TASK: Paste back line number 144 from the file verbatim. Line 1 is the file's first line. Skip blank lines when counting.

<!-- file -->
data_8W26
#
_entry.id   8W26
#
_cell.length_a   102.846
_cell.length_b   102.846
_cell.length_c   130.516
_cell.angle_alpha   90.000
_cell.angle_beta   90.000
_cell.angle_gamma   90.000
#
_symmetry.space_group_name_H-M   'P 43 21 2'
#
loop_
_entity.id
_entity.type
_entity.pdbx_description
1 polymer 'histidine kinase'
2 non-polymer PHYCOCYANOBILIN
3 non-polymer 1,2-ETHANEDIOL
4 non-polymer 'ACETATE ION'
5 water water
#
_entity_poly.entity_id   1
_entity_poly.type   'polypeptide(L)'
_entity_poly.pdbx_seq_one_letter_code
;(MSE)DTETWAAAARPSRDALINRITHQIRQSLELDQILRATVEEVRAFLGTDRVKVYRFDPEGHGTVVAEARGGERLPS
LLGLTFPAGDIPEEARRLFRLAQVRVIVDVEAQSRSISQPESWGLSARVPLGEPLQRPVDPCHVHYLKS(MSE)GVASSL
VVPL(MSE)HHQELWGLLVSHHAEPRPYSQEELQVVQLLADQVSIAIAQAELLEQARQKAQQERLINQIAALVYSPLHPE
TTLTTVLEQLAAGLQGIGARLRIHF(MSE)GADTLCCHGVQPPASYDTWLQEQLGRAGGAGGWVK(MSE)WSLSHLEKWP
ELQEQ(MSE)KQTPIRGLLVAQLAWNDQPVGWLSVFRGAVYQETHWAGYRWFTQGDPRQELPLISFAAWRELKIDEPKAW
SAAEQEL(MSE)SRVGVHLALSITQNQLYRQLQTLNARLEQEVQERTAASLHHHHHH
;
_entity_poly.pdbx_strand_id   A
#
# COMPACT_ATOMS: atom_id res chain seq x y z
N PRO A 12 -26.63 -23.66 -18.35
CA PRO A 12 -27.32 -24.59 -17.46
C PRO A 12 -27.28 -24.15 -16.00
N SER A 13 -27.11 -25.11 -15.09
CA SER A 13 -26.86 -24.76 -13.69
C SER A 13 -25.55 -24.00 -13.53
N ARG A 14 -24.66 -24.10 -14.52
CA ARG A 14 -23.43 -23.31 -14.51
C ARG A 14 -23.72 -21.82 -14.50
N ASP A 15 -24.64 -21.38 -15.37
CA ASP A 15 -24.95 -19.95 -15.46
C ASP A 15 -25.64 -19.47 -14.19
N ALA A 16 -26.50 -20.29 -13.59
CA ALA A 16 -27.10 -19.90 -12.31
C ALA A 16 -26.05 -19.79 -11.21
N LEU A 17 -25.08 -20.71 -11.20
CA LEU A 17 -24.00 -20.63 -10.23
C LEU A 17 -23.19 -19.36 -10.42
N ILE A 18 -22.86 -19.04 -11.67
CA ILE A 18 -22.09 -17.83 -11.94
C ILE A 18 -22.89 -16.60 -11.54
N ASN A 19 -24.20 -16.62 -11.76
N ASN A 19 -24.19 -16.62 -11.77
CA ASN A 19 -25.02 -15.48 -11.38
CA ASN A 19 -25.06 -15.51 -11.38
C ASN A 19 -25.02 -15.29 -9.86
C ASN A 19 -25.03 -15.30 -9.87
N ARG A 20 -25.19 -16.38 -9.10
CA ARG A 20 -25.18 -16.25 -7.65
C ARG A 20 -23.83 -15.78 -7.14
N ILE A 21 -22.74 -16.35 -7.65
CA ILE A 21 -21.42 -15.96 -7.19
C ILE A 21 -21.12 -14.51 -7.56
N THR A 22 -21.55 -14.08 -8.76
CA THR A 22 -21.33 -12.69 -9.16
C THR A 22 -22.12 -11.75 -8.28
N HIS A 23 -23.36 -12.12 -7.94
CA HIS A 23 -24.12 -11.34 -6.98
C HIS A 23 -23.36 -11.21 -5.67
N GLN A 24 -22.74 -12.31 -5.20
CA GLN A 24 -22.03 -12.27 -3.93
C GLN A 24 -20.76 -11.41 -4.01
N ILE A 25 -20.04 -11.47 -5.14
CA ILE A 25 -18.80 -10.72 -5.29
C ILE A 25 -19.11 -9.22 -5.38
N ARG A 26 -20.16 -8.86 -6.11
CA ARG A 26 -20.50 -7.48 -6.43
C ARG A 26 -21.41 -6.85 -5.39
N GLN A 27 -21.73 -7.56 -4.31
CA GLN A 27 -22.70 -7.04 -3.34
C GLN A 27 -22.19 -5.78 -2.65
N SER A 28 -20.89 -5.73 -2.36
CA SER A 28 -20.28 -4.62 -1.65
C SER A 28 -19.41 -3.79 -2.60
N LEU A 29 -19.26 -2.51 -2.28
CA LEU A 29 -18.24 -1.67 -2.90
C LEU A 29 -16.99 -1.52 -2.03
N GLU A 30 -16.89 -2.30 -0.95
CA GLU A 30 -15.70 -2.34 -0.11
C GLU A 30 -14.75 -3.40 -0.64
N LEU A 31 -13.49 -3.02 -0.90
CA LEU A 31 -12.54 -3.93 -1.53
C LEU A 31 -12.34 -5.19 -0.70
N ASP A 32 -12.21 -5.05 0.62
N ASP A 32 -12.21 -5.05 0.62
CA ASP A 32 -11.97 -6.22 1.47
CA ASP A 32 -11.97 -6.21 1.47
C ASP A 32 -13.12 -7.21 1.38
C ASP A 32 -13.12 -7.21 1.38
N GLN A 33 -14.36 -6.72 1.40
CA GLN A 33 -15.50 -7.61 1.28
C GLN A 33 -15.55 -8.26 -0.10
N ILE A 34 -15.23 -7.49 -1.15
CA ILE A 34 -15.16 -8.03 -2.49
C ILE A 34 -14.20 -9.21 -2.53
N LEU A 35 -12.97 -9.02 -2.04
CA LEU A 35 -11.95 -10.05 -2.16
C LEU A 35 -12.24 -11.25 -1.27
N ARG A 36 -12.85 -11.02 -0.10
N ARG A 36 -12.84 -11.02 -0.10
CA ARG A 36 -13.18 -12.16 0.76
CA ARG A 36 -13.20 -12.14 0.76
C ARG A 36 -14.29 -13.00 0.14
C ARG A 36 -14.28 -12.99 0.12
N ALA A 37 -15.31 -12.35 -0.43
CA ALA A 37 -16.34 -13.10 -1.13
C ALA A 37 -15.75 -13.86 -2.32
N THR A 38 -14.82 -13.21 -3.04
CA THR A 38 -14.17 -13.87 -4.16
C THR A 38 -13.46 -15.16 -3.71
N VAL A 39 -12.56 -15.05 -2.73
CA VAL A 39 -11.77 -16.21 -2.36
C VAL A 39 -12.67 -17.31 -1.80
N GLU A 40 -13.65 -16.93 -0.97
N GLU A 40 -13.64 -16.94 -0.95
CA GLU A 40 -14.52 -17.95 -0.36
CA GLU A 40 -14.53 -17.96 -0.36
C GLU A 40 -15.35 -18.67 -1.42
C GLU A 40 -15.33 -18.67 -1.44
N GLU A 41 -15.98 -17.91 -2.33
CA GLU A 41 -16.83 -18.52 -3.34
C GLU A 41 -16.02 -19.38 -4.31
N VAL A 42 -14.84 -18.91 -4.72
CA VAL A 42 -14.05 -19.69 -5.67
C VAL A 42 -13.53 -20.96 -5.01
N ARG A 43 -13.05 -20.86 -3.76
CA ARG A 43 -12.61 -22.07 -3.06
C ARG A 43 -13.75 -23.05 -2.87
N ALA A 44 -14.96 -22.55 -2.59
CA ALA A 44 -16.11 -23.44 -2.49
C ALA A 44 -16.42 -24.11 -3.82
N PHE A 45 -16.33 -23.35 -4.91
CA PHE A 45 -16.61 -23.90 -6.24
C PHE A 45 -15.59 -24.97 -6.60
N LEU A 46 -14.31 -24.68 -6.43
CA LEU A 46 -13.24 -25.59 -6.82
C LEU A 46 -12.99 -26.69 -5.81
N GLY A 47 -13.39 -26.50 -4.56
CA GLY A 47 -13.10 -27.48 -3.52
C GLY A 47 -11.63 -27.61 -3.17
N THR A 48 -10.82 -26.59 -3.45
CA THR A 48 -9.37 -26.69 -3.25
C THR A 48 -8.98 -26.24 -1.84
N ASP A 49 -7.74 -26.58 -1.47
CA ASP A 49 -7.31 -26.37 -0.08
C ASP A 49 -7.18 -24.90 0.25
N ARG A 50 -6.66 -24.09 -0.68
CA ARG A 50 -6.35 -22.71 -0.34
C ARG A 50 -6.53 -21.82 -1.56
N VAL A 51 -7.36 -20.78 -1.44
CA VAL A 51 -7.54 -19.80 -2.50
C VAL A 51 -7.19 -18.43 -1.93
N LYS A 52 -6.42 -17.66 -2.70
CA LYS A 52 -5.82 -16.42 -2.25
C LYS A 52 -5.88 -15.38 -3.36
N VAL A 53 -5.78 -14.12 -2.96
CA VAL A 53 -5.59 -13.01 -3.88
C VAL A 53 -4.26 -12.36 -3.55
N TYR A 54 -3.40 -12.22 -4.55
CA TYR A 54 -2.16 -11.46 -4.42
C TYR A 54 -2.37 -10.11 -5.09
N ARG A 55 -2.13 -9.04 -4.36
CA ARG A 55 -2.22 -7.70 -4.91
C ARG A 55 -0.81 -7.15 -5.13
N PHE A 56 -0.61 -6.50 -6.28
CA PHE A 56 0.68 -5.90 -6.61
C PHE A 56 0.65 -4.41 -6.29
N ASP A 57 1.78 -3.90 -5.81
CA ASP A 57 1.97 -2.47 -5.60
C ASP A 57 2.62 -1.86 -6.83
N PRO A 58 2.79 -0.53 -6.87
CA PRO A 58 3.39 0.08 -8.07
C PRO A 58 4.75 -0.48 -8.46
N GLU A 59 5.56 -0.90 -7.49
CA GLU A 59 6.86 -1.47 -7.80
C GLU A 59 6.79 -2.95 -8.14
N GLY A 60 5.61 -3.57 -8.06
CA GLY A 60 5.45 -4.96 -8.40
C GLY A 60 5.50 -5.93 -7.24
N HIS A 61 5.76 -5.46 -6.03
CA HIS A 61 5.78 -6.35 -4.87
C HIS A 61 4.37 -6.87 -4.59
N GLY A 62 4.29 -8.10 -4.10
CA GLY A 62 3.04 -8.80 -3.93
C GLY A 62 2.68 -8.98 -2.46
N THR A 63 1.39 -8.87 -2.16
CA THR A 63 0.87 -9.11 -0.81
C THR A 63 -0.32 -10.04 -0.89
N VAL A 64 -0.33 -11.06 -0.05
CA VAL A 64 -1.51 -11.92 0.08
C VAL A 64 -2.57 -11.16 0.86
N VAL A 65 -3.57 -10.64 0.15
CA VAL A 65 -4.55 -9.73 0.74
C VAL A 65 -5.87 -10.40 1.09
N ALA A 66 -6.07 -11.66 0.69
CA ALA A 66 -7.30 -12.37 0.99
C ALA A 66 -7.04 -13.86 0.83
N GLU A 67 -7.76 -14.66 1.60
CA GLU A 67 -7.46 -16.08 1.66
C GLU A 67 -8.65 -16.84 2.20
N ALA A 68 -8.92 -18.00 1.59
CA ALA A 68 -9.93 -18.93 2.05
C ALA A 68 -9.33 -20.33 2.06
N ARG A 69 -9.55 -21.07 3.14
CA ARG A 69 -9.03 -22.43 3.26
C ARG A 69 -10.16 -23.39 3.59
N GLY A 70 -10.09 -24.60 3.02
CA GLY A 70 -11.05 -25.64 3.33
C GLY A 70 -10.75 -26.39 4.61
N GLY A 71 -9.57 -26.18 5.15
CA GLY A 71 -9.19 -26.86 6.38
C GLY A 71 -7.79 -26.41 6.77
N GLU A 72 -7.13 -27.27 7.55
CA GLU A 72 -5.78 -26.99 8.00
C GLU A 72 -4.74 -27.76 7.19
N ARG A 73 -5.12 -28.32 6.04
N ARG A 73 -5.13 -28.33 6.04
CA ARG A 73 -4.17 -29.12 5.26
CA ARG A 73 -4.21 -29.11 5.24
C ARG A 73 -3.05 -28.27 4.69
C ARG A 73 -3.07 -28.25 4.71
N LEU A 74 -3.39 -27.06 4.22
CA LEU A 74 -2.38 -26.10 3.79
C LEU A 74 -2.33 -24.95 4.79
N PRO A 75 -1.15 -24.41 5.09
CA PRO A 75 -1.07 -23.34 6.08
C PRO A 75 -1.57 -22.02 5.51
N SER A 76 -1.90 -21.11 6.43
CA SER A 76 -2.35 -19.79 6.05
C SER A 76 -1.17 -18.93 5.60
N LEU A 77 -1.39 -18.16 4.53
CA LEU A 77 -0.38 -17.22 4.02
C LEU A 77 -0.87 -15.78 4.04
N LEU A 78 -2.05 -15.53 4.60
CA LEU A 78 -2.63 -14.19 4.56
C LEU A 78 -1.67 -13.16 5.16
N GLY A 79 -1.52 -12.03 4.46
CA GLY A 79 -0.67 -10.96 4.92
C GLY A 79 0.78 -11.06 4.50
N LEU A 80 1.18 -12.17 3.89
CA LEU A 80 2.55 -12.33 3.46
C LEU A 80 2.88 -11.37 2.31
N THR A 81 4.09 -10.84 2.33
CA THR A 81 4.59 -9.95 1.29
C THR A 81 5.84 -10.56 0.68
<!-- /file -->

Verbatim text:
C ARG A 43 -13.75 -23.05 -2.87